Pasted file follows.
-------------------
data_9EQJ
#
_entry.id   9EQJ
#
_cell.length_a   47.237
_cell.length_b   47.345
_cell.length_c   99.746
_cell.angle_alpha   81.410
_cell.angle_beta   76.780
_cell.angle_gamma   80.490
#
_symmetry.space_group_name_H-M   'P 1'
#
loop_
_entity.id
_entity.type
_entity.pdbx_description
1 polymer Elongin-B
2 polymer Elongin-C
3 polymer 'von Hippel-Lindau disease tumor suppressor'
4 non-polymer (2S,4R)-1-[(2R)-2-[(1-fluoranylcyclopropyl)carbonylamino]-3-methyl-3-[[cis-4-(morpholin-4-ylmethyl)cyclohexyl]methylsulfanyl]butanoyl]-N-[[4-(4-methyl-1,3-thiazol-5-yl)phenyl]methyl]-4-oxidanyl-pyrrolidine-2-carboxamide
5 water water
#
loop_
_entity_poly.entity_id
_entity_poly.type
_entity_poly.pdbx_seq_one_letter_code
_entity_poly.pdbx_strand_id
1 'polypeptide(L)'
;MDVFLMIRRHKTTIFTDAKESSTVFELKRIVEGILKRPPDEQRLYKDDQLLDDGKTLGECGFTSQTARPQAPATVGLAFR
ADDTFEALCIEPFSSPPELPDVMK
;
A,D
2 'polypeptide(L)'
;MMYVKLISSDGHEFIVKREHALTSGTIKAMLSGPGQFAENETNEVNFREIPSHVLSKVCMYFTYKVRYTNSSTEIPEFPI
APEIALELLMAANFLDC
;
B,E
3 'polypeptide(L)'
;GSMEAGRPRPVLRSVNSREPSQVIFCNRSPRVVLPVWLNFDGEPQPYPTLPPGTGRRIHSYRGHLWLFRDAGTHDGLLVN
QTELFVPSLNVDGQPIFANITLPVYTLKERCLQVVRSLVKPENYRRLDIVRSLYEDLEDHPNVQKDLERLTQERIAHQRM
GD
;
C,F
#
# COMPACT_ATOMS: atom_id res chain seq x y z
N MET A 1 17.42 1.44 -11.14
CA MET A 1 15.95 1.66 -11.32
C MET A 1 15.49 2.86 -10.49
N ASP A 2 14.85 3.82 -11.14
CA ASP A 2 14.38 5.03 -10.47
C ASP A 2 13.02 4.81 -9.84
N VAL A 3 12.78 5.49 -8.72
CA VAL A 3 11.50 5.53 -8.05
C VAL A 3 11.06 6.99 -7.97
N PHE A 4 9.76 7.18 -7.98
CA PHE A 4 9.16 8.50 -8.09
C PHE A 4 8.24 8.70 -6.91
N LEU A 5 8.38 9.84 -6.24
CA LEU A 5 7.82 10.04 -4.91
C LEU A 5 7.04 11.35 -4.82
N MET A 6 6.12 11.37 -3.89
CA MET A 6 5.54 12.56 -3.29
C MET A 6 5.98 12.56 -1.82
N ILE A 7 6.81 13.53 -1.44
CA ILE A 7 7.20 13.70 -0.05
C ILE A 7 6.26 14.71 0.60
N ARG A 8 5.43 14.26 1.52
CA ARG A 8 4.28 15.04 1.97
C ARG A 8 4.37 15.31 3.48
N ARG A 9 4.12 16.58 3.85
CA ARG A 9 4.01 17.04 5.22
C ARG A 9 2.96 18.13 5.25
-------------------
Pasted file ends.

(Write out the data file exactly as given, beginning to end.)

data_9EQJ
#
_entry.id   9EQJ
#
_cell.length_a   47.237
_cell.length_b   47.345
_cell.length_c   99.746
_cell.angle_alpha   81.410
_cell.angle_beta   76.780
_cell.angle_gamma   80.490
#
_symmetry.space_group_name_H-M   'P 1'
#
loop_
_entity.id
_entity.type
_entity.pdbx_description
1 polymer Elongin-B
2 polymer Elongin-C
3 polymer 'von Hippel-Lindau disease tumor suppressor'
4 non-polymer (2S,4R)-1-[(2R)-2-[(1-fluoranylcyclopropyl)carbonylamino]-3-methyl-3-[[cis-4-(morpholin-4-ylmethyl)cyclohexyl]methylsulfanyl]butanoyl]-N-[[4-(4-methyl-1,3-thiazol-5-yl)phenyl]methyl]-4-oxidanyl-pyrrolidine-2-carboxamide
5 water water
#
loop_
_entity_poly.entity_id
_entity_poly.type
_entity_poly.pdbx_seq_one_letter_code
_entity_poly.pdbx_strand_id
1 'polypeptide(L)'
;MDVFLMIRRHKTTIFTDAKESSTVFELKRIVEGILKRPPDEQRLYKDDQLLDDGKTLGECGFTSQTARPQAPATVGLAFR
ADDTFEALCIEPFSSPPELPDVMK
;
A,D
2 'polypeptide(L)'
;MMYVKLISSDGHEFIVKREHALTSGTIKAMLSGPGQFAENETNEVNFREIPSHVLSKVCMYFTYKVRYTNSSTEIPEFPI
APEIALELLMAANFLDC
;
B,E
3 'polypeptide(L)'
;GSMEAGRPRPVLRSVNSREPSQVIFCNRSPRVVLPVWLNFDGEPQPYPTLPPGTGRRIHSYRGHLWLFRDAGTHDGLLVN
QTELFVPSLNVDGQPIFANITLPVYTLKERCLQVVRSLVKPENYRRLDIVRSLYEDLEDHPNVQKDLERLTQERIAHQRM
GD
;
C,F
#
# COMPACT_ATOMS: atom_id res chain seq x y z
N MET A 1 17.42 1.44 -11.14
CA MET A 1 15.95 1.66 -11.32
C MET A 1 15.49 2.86 -10.49
N ASP A 2 14.85 3.82 -11.14
CA ASP A 2 14.38 5.03 -10.47
C ASP A 2 13.02 4.81 -9.84
N VAL A 3 12.78 5.49 -8.72
CA VAL A 3 11.50 5.53 -8.05
C VAL A 3 11.06 6.99 -7.97
N PHE A 4 9.76 7.18 -7.98
CA PHE A 4 9.16 8.50 -8.09
C PHE A 4 8.24 8.70 -6.91
N LEU A 5 8.38 9.84 -6.24
CA LEU A 5 7.82 10.04 -4.91
C LEU A 5 7.04 11.35 -4.82
N MET A 6 6.12 11.37 -3.89
CA MET A 6 5.54 12.56 -3.29
C MET A 6 5.98 12.56 -1.82
N ILE A 7 6.81 13.53 -1.44
CA ILE A 7 7.20 13.70 -0.05
C ILE A 7 6.26 14.71 0.60
N ARG A 8 5.43 14.26 1.52
CA ARG A 8 4.28 15.04 1.97
C ARG A 8 4.37 15.31 3.48
N ARG A 9 4.12 16.58 3.85
CA ARG A 9 4.01 17.04 5.22
C ARG A 9 2.96 18.13 5.25